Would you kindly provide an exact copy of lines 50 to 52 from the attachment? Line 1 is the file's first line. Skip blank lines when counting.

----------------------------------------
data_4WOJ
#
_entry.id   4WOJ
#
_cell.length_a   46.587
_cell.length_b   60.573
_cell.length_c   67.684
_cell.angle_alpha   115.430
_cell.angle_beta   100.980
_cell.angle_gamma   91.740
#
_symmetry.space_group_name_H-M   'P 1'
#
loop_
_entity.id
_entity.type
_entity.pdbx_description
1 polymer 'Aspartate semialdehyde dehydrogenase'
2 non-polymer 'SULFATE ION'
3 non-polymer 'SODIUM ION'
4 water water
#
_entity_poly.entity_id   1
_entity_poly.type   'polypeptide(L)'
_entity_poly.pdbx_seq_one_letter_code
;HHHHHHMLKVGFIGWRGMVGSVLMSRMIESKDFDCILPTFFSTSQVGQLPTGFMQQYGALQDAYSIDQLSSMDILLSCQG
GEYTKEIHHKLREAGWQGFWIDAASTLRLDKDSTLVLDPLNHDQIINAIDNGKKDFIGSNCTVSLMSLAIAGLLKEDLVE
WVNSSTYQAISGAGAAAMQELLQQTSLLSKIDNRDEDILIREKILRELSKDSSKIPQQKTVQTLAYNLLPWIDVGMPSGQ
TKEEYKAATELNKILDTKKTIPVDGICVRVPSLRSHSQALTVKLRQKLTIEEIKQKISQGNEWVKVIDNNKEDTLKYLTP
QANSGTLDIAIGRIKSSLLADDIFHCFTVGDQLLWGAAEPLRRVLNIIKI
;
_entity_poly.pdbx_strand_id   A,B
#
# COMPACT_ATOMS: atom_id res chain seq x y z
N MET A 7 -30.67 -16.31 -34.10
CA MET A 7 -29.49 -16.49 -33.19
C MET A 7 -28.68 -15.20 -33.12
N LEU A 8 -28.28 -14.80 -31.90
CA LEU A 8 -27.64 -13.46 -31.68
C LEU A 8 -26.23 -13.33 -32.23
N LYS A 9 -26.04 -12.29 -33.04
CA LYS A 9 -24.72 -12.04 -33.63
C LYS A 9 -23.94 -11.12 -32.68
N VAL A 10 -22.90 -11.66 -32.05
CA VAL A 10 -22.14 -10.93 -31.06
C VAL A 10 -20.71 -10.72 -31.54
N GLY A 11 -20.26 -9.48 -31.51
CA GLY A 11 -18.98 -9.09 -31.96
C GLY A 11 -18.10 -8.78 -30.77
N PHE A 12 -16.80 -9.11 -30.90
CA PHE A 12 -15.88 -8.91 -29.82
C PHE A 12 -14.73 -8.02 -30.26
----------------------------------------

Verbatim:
N PHE A 12 -16.80 -9.11 -30.90
CA PHE A 12 -15.88 -8.91 -29.82
C PHE A 12 -14.73 -8.02 -30.26